As the owner of a midsize business, your situation is unique, compared to those running smaller or larger companies. You are likely less agile than the owner of a small firm; but, at the same time, you lack the resources of a large business. Additionally, a disproportionate share of your wealth may well be tied up in your company, an undesirable position since it directly links the value of that business to your family’s financial future.
The good news for all midsize-business owners is that, with a thoughtful and systematic approach to your financial challenges, you can continue to grow your business.
Delving into the challenges: To better understand the specific financial challenges midsize-business owners face, we conducted in-depth interviews with a number of them and related professionals. Here are some key findings:
- Current business environment— Many of our interviewees cited issues such as healthcare reform, increased competition, globalization and the regulatory environment as important concerns as they endeavored to further grow their businesses.
- Optimizing retirement savings— Several business owners we spoke with were concerned about helping both themselves and their employees maximize their retirement savings through a defined contribution plan. Given the many, and sometimes complex, options, they expressed uncertainty that their companies were offering the best possible plan.
- Refining succession planning— While many business owners reported giving little or no thought to succession planning when their businesses were smaller, succession planning is now on the minds of many. While many had not yet developed detailed succession plans, they were aware of the importance of doing so. Those who were part of family-owned businesses where ownership was to be transferred to family were particularly sensitive to the need for astute succession planning.
- Philanthropic concerns— Many of the business owners we spoke with are beginning to consider their legacies and the best way to fulfill their charitable goals. With much of their net worth in their businesses, they understand that fulfilling these goals may be highly dependent on a profitable succession.
Taking a systematic approach: While these issues may pose significant challenges for some midsize-business owners, employing a systematic wealth management approach will increase the likelihood of owners achieving their goals.
To define wealth management (WM), we use this formula: WM = IM + AWM + RM
Wealth management (WM) begins with investment management (IM), which can be the foundation of a midsize-business owner’s ability to address a company’s most important goals. However, many owners we interviewed also expressed a need for the formula’s second element, advanced wealth management (AWM). AWM addresses four major financial concerns beyond investing: wealth enhancement, wealth transfer, wealth preservation and charitable giving.
Since no one person can be an expert in all these complex areas, wealth managers often work closely with a client’s other advisors, such as CPAs and attorneys. This brings us to the formula’s third element: relationship management (RM). Effective wealth managers must cultivate trusting, long-term consultative relationships with their clients.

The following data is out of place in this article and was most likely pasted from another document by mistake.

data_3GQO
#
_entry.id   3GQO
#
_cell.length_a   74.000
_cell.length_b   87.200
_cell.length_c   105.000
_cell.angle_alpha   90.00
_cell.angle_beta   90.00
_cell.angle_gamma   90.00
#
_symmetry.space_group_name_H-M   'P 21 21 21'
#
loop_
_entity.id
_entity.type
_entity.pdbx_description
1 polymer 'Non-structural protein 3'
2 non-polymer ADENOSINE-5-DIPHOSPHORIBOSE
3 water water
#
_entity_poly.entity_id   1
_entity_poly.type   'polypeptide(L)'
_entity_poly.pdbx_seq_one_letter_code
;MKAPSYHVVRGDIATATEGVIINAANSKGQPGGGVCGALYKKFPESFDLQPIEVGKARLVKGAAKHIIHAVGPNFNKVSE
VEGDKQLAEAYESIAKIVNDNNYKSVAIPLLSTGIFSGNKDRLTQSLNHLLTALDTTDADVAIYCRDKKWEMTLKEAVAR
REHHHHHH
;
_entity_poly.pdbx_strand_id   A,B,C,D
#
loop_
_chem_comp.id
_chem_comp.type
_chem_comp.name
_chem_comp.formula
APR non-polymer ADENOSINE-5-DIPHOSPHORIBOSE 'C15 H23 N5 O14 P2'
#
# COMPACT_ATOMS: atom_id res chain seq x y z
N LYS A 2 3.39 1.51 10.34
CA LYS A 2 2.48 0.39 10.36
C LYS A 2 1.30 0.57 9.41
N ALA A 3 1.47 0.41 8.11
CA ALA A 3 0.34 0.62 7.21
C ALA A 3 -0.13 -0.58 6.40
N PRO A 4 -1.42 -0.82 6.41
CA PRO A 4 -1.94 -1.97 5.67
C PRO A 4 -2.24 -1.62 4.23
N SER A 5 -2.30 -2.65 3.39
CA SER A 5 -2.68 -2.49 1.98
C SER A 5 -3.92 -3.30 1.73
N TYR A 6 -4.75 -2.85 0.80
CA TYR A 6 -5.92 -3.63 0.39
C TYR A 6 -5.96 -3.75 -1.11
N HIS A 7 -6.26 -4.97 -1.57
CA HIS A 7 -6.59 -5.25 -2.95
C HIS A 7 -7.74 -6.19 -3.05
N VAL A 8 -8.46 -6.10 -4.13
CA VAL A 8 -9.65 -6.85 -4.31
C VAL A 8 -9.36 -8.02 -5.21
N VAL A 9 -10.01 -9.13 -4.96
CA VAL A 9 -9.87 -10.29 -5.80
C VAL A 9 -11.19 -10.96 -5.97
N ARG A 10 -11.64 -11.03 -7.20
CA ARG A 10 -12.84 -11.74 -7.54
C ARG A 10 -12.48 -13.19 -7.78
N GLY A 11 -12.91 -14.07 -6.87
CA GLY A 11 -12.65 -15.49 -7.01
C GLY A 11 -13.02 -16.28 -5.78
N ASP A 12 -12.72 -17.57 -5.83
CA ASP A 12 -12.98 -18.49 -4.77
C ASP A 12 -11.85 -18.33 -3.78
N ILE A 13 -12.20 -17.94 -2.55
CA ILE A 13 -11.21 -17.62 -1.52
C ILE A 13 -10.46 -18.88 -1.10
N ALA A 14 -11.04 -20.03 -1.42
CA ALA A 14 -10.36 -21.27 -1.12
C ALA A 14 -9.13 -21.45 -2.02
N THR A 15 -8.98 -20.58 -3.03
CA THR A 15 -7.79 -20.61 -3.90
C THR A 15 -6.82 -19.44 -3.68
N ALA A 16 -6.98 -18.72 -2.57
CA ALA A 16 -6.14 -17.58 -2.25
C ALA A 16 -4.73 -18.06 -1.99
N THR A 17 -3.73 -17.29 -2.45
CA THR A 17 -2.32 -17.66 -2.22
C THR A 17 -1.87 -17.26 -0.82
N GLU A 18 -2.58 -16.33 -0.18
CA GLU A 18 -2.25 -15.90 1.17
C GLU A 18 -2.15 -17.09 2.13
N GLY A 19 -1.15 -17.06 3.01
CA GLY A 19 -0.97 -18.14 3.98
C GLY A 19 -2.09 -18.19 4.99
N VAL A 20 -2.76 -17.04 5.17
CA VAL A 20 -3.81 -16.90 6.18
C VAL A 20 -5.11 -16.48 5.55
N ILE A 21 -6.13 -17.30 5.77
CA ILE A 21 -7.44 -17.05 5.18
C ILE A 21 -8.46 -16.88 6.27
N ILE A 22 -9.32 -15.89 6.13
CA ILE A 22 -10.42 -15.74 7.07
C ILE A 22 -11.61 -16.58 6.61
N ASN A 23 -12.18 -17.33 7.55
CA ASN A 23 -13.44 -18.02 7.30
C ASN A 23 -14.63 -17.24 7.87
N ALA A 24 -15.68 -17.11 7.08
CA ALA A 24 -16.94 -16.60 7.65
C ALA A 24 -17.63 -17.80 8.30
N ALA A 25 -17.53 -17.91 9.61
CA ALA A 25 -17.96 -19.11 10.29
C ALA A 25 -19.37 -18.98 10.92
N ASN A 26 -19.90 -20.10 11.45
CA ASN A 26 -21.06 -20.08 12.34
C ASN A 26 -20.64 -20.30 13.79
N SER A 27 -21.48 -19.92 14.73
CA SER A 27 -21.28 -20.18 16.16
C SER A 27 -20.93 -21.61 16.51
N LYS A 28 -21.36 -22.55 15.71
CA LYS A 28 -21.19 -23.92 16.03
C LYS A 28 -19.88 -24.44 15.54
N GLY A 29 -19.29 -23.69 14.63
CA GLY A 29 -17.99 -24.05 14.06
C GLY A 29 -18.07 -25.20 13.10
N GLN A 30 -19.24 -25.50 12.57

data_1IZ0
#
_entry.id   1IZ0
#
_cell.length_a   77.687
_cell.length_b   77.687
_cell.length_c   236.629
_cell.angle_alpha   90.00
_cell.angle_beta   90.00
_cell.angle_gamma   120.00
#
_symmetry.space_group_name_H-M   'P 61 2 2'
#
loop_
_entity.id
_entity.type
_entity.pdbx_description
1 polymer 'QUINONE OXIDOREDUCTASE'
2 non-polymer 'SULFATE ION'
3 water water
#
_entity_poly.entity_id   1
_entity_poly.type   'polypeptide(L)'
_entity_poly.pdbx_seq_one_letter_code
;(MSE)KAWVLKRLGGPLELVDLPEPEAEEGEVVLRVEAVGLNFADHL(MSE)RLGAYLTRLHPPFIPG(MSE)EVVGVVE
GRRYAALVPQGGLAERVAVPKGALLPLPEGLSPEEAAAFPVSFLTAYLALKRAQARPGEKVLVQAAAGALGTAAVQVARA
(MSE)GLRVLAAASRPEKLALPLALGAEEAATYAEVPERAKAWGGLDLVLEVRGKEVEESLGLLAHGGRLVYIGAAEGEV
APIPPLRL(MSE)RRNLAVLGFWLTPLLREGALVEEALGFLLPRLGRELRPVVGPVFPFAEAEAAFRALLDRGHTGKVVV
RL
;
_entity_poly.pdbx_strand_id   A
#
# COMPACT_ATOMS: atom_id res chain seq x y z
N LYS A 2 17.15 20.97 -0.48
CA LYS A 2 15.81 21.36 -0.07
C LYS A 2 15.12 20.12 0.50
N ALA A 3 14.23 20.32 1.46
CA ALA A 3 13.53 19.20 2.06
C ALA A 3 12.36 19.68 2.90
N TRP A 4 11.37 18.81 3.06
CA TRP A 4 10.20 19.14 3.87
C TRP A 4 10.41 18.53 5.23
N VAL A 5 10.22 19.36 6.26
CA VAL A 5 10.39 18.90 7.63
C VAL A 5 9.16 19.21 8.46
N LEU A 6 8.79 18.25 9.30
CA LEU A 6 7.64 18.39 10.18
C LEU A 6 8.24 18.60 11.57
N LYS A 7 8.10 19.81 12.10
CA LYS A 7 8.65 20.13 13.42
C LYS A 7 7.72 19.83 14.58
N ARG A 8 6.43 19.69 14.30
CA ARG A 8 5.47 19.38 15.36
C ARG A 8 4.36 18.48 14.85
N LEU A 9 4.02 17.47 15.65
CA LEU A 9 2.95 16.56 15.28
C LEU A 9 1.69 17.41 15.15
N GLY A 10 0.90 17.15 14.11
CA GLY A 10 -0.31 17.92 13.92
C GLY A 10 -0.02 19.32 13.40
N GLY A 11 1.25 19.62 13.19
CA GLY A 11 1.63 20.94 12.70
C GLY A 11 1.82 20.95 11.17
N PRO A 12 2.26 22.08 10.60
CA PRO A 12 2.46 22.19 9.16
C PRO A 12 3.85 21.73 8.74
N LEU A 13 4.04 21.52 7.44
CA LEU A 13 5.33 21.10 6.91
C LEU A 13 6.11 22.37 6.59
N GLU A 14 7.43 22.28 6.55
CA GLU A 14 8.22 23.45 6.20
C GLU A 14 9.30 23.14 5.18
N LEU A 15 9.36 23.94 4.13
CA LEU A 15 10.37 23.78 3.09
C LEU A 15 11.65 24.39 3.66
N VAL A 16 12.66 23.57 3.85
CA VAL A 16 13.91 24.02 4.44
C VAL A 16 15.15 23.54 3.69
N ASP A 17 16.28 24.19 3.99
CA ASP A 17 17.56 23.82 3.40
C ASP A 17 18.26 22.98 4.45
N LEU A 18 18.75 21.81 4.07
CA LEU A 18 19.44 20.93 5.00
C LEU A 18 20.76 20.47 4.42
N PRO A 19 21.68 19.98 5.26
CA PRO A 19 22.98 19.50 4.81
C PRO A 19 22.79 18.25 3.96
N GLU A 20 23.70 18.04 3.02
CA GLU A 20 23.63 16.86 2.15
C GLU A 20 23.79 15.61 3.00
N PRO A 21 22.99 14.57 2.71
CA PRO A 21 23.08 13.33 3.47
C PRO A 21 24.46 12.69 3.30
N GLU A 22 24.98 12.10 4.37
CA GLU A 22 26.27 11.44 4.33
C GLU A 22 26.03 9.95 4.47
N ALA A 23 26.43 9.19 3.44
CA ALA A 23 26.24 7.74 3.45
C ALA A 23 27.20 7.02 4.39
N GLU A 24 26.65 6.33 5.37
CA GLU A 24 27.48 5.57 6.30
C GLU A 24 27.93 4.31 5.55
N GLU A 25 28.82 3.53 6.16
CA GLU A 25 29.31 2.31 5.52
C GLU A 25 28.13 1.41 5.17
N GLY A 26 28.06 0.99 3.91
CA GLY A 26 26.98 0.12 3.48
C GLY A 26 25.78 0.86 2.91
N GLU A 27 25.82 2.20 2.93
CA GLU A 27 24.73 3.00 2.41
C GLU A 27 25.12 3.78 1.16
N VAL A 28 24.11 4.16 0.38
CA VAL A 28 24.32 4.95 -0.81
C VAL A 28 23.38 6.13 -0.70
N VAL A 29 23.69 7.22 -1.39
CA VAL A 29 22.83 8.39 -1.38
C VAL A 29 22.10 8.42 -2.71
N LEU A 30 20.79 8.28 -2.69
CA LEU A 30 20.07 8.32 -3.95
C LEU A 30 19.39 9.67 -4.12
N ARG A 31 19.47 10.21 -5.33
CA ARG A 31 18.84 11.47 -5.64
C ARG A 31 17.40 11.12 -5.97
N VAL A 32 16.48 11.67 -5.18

In sum, while midsize-business owners may face a unique set of challenges, a systematic approach can address their financial lives and help increase the probability of achieving their most important goals.
Kathleen Entwistle and Bryan Stephens are Financial Advisors with UBS Financial Services Inc., 61 South Paramus Road, Paramus, N.J. 07652 and 299 Park Avenue, New York, N.Y. 10171. UBS Financial Services Inc. Financial Advisors engage Worth to feature this article. As a firm providing wealth management services to clients, we offer both investment advisory and brokerage services. These services are separate and distinct, differ in material ways and are governed by different laws and separate contracts. For more information on the distinctions between our brokerage and investment advisory services, please speak with your Financial Advisor or visit our website at ubs.com/workingwithus. The strategies and/or investments referenced may not be suitable for all investors. UBS Financial Services Inc., its affiliates and its employees are not in the business of providing tax or legal advice. Clients should seek advice based on their particular circumstances from an independent tax advisor. Wealth management services in the United States are provided by UBS Financial Services, Inc., a registered broker/dealer offering securities, trading, brokerage and related products and services.
The information contained in this article is based on sources believed reliable, but its accuracy cannot be guaranteed. This article is for informational and educational purposes only and should not be relied upon as the basis for an investment decision. Portions of this article were developed in collaboration between CEG Worldwide and UBS for use by their Financial Advisors. This article approved by UBS Financial Services Inc. for use by its Financial Advisors. ©UBS 2015. All rights reserved. UBS Financial Services Inc. is a subsidiary of UBS AG. Member FINRA/SIPC. WHAT MAKES A GOOD ADVISOR… Listens, goes beyond investing; addresses wealth protection, wealth enhancement, wealth transfer and charitable intentions.
This article was originally published in the December/January 2016 issue of Worth.